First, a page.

How to Survive Road Trips With The Little Ones

 November 2nd, 2016 | Mandi Mitchell 

Ah, vacation. A time to get away, relax and take in some new scenery. As a child my family rarely flew anywhere, instead they stuck to the open road. I don’t blame them now, being stuck in an airplane with a bunch of other people you don’t know for hours while having a restless child in tow wouldn’t be something I would want to go through.

We took trips to all the way up and down the east coast and ventured out west once or twice. New Jersey to Florida. Florida to Colorado. New Jersey to Maine, New Hampshire, Vermont. You get the picture.

To me, taking a road trip is a family tradition. Yes, you’re all cooped up in a vehicle and start to get on each other’s nerves, not to mention it takes three times as long to reach your destination, but still, something about road trip screams family time/bonding time.

Vacation is always fun but when you get your kids involved, sometimes things get to be more hectic than relaxing. Taking a road trip with little ones requires more than just stopping for food and potty breaks. Having to make sure you packed everything but the kitchen sink and making sure you have enough snacks and entertainment to get them through the long haul is hard work!

So, I started out small. Having a 6-year-old, 5-year-old and infant in the car for 10 hours a clip wasn’t something I was going to take on immediately. So, we took our first family road trip from New Jersey to Pennsylvania (3 hours, not so bad) back in July. Our second trip was to Connecticut, followed by Massachusetts. Now that it’s close to Halloween, we’re contemplating Salem, Massachusetts (nice little 6-hour drive).

Each trip, so far, I can label as a success. Sure the boys had their spats in the back seat, we needed to stop every hour for someone to pee, and needing to feed the baby caused, even more, pit stops unless one of the boys decides they want to feed him while we drive, but for the most part the rides were fun.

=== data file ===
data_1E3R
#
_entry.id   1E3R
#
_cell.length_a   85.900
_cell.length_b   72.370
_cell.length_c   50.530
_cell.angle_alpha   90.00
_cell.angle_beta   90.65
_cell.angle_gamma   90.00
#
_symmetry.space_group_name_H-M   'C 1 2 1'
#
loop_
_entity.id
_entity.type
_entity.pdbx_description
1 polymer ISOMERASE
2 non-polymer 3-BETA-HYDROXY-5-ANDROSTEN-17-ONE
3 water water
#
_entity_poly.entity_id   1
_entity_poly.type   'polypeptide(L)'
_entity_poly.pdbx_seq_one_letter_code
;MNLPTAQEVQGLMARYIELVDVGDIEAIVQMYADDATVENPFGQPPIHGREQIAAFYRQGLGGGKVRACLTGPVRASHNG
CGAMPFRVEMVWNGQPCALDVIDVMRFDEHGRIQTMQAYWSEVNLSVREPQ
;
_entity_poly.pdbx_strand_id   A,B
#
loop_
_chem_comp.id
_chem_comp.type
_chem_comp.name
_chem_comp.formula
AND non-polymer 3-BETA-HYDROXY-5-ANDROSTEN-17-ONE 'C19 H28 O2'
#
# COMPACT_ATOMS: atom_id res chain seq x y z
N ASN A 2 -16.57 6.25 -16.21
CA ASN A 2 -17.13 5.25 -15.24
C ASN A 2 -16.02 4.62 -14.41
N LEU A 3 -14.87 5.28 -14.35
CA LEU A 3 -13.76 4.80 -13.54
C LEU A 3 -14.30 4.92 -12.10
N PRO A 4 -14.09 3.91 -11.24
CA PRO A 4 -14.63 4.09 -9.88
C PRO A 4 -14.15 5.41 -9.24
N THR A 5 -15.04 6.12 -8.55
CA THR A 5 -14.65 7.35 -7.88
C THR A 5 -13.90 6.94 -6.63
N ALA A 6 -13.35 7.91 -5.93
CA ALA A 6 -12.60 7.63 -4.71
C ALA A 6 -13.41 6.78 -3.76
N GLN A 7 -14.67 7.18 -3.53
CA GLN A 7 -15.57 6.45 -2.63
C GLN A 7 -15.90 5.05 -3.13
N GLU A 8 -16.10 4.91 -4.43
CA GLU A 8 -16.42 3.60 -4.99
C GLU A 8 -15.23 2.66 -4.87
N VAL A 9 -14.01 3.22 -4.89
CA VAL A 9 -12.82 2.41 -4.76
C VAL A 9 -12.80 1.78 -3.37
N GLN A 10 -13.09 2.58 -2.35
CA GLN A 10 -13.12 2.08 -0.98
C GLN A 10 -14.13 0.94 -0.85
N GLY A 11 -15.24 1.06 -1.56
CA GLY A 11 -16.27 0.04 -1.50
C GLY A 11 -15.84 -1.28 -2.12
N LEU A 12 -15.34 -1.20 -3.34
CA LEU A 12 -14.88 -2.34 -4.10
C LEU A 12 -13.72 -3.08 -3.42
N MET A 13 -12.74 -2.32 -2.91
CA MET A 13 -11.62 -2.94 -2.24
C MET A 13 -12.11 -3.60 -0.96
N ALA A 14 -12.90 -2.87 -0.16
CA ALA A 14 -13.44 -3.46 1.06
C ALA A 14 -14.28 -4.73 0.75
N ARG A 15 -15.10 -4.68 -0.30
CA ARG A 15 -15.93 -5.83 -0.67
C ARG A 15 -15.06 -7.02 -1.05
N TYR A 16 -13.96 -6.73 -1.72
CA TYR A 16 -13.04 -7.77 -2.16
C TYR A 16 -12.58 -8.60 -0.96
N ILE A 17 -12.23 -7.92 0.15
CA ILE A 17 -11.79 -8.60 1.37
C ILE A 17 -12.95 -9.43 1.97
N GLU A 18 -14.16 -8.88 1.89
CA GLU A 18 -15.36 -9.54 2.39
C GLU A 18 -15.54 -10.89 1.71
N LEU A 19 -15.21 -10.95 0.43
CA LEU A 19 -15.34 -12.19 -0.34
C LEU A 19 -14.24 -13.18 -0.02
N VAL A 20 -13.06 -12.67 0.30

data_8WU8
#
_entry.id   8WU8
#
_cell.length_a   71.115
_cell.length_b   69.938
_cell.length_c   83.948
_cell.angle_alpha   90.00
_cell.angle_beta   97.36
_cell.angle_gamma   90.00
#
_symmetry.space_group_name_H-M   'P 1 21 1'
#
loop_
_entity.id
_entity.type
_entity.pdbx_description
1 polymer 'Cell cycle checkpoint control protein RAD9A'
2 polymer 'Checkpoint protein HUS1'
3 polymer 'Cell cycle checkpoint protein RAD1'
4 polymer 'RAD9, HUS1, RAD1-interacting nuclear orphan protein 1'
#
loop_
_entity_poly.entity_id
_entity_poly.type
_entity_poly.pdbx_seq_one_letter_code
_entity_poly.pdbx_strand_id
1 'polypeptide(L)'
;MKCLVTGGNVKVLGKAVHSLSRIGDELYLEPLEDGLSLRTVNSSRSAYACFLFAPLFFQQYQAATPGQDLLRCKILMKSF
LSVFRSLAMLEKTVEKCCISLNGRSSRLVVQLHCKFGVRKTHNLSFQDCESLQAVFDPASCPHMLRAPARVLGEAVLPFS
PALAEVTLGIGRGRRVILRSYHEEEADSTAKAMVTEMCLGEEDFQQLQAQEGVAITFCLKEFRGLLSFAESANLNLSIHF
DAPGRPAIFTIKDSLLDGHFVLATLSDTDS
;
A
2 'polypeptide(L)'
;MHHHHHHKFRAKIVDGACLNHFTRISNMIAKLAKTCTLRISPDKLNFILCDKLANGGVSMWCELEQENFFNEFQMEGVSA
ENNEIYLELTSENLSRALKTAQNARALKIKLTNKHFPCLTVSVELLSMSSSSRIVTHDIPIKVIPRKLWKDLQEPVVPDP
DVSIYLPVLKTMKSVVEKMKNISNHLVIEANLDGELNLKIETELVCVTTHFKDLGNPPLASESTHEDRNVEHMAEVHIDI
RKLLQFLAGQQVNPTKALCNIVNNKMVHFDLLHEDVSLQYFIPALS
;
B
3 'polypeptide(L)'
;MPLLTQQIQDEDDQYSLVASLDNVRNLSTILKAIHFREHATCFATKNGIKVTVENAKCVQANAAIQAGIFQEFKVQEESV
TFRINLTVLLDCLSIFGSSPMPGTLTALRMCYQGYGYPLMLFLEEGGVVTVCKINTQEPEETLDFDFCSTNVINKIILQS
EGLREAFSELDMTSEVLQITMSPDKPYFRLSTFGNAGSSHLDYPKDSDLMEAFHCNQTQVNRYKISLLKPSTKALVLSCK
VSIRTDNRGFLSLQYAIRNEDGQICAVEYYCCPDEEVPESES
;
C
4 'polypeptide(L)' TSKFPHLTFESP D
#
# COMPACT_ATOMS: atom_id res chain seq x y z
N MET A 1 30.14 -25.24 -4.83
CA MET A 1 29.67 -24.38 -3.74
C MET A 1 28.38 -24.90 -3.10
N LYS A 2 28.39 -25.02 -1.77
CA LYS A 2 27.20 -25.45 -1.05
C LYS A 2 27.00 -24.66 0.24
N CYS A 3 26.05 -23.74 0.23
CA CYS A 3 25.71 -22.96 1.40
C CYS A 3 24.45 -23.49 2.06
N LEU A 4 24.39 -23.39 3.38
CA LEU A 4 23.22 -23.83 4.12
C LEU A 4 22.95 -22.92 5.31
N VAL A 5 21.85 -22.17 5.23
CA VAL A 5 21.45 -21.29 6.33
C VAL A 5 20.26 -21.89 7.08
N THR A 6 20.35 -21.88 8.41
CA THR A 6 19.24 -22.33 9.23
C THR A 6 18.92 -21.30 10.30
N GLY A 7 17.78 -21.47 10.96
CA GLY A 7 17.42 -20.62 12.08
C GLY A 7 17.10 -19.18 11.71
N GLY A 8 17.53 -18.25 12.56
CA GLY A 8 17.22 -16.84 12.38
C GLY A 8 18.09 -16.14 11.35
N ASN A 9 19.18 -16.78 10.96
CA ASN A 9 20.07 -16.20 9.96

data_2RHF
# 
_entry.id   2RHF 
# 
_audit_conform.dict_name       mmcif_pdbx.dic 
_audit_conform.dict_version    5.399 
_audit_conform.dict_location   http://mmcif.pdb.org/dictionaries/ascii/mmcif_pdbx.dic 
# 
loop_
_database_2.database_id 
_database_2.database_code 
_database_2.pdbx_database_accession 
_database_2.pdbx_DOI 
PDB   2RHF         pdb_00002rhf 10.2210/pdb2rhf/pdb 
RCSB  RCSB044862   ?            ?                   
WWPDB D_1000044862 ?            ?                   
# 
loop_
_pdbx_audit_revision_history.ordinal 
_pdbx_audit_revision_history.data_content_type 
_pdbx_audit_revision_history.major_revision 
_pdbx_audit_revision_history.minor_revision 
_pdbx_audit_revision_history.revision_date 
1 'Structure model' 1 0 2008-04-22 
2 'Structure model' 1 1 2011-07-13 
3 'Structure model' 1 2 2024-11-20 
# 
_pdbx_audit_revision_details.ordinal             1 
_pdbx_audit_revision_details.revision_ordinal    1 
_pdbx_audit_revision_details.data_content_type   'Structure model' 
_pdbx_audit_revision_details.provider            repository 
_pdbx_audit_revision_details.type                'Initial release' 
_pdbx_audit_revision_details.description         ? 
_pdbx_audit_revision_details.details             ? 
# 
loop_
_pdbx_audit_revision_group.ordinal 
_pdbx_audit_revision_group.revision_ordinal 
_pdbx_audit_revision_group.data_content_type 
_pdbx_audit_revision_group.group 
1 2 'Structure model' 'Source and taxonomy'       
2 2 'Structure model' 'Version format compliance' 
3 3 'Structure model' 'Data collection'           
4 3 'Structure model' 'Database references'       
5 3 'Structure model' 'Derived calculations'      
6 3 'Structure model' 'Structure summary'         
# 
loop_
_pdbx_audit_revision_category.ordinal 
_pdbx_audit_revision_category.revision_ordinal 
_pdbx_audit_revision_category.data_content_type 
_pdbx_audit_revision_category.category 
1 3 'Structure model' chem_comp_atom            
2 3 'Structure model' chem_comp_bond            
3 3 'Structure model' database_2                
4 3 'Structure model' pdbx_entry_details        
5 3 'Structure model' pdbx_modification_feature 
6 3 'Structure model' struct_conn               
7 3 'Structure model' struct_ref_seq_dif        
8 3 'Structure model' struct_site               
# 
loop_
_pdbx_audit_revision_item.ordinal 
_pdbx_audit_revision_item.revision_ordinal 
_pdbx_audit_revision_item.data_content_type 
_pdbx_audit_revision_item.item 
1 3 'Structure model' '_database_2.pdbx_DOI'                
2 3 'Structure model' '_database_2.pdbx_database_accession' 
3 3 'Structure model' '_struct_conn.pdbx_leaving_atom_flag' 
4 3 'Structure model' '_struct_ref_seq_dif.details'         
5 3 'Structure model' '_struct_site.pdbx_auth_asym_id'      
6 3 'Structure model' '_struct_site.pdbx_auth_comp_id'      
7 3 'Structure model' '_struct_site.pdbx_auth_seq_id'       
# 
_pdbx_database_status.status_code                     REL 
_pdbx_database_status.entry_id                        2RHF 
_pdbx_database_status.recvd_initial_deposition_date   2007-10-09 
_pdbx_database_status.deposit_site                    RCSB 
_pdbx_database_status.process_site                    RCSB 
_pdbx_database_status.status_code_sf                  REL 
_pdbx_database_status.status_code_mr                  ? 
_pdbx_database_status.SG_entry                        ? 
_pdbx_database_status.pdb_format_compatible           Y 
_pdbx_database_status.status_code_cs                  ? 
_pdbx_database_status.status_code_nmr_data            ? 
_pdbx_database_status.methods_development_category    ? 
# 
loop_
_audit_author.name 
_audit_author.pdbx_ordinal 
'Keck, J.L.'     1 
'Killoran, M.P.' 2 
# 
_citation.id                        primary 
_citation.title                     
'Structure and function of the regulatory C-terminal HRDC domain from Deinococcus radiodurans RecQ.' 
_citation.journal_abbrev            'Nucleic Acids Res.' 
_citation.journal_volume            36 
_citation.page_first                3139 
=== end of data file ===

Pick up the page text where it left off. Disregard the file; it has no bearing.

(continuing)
How did we do it? How did we keep 3 boys occupied for 6 hours straight while stuck in the truck? Below are some good ideas to avoid that dreaded question, “Are we there yet?” Most of my ideas of dealing with backseat boredom come from vacationing with my family as a child.

Word game: Someone says ‘kitchen’ the other says ‘counter’ the next says offer. The idea is to make sense of the last word said with the new word you’re saying. Kitchen Counter, Counter Offer. The person who gets stumped loses.

Alphabet Game: We go through the alphabet trying to guess animals that the other person thought of (in alphabetical order of course) So, for example, the person who starts would need to think of an animal that begins with ‘An’ and the others need to guess it. From there you move on to ‘B’, ‘C’ and so on.

Picnic Game: This game is fun for memorization. Again, this game goes in alphabetical order. Someone starts and says, ‘I’m going on a picnic and I’m bringing Apples,’ the next person would repeat the sentence including apples but have to say a food that starts with ‘B’.

License plate game: We all know this one. You write down a list of all 50 states and check off each new one you see.

Game boys. iPads. Etc: Something electronically loaded with games keeps them occupied for quite some time.

Snacks: We pack a small plastic box with a whole bunch of goodies. Trail mix, granola bars, fruit, cookies, apple sauce, juice, water.

Coloring: If your kids can be trusted with crayons in the car, go for it.

I spy: Another fun game.

Pack a Potty: As gross as it may be, I pack some type of potty for my boys. Whether it’s a potty training pot or a Folgers coffee can. Sometimes, there’s nowhere to stop when that feeling hits and peeing on the side of a crowded highway is frowned upon.

Stop at interest points along the way: Look at your GPS and find some things along your route that might be fun to do. Get out, stretch your legs and enjoy some out of state sights.

Dry erase board: Again, if your kids can be trusted with writing utensils, go for it.

Buy a disposable camera: I love this idea! Disposable cameras are so cheap and buying one for each kid, lets them take pictures of things that interest them along they way. Who knows, they could capture some amazing things!

Would you rather: A fun game. Simply ask would you rather questions. ‘Would you rather eat worm or a butterfly?’ Make up your own and get creative.

Portable DVD player: If you have one this is awesome. The normal kid’s movie is usually a little longer than an hour. That’s more than 60 minutes of peace!

Books: My kids love to read! I let them read to me and ask them questions about what they’re reading. Helps with comprehension. They’re learning and don’t know it.

If you’re planning a family vacation, remember, HAVE FUN!

[Featured Image Courtesy Of: www.verywell.com]

About The Writer: Mandi is a millennial mom of three handsome boys, who keep her on her toes! Parenting is a new adventure every day, and she is comically sharing these experiences with us. You can also check out more of Mandi’s work here: http://www.mandiilee.com

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